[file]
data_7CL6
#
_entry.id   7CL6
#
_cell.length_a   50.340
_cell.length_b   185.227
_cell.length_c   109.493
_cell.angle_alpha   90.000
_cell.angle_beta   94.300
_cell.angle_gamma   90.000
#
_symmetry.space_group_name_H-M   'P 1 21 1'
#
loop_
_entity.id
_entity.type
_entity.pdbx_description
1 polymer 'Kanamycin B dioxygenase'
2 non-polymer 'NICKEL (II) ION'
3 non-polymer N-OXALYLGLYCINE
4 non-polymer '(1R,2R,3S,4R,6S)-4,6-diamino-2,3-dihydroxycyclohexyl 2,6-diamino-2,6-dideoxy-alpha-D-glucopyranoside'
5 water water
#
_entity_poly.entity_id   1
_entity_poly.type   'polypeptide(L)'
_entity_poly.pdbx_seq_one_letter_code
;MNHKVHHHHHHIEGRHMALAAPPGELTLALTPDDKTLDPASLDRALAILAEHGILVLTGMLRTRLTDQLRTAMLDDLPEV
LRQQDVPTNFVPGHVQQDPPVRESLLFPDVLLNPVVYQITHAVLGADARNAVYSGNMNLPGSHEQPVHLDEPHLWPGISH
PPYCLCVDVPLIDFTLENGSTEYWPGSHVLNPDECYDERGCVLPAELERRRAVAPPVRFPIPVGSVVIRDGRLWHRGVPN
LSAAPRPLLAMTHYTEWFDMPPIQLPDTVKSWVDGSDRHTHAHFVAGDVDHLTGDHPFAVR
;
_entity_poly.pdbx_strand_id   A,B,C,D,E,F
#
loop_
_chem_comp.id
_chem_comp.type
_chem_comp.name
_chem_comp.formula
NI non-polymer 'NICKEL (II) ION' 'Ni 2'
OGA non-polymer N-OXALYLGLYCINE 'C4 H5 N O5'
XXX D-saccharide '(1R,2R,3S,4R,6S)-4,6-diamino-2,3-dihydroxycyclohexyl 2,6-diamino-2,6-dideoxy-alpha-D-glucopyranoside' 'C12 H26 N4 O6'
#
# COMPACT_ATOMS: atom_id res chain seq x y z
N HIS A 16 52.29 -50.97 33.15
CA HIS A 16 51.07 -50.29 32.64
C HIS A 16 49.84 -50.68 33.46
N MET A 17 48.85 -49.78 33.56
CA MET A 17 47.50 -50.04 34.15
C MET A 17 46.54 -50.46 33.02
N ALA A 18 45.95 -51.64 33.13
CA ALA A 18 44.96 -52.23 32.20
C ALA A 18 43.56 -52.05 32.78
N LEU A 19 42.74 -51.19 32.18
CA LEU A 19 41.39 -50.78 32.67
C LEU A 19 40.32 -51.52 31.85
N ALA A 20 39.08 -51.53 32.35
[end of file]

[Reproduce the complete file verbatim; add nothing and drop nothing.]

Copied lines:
data_7CL6
#
_entry.id   7CL6
#
_cell.length_a   50.340
_cell.length_b   185.227
_cell.length_c   109.493
_cell.angle_alpha   90.000
_cell.angle_beta   94.300
_cell.angle_gamma   90.000
#
_symmetry.space_group_name_H-M   'P 1 21 1'
#
loop_
_entity.id
_entity.type
_entity.pdbx_description
1 polymer 'Kanamycin B dioxygenase'
2 non-polymer 'NICKEL (II) ION'
3 non-polymer N-OXALYLGLYCINE
4 non-polymer '(1R,2R,3S,4R,6S)-4,6-diamino-2,3-dihydroxycyclohexyl 2,6-diamino-2,6-dideoxy-alpha-D-glucopyranoside'
5 water water
#
_entity_poly.entity_id   1
_entity_poly.type   'polypeptide(L)'
_entity_poly.pdbx_seq_one_letter_code
;MNHKVHHHHHHIEGRHMALAAPPGELTLALTPDDKTLDPASLDRALAILAEHGILVLTGMLRTRLTDQLRTAMLDDLPEV
LRQQDVPTNFVPGHVQQDPPVRESLLFPDVLLNPVVYQITHAVLGADARNAVYSGNMNLPGSHEQPVHLDEPHLWPGISH
PPYCLCVDVPLIDFTLENGSTEYWPGSHVLNPDECYDERGCVLPAELERRRAVAPPVRFPIPVGSVVIRDGRLWHRGVPN
LSAAPRPLLAMTHYTEWFDMPPIQLPDTVKSWVDGSDRHTHAHFVAGDVDHLTGDHPFAVR
;
_entity_poly.pdbx_strand_id   A,B,C,D,E,F
#
loop_
_chem_comp.id
_chem_comp.type
_chem_comp.name
_chem_comp.formula
NI non-polymer 'NICKEL (II) ION' 'Ni 2'
OGA non-polymer N-OXALYLGLYCINE 'C4 H5 N O5'
XXX D-saccharide '(1R,2R,3S,4R,6S)-4,6-diamino-2,3-dihydroxycyclohexyl 2,6-diamino-2,6-dideoxy-alpha-D-glucopyranoside' 'C12 H26 N4 O6'
#
# COMPACT_ATOMS: atom_id res chain seq x y z
N HIS A 16 52.29 -50.97 33.15
CA HIS A 16 51.07 -50.29 32.64
C HIS A 16 49.84 -50.68 33.46
N MET A 17 48.85 -49.78 33.56
CA MET A 17 47.50 -50.04 34.15
C MET A 17 46.54 -50.46 33.02
N ALA A 18 45.95 -51.64 33.13
CA ALA A 18 44.96 -52.23 32.20
C ALA A 18 43.56 -52.05 32.78
N LEU A 19 42.74 -51.19 32.18
CA LEU A 19 41.39 -50.78 32.67
C LEU A 19 40.32 -51.52 31.85
N ALA A 20 39.08 -51.53 32.35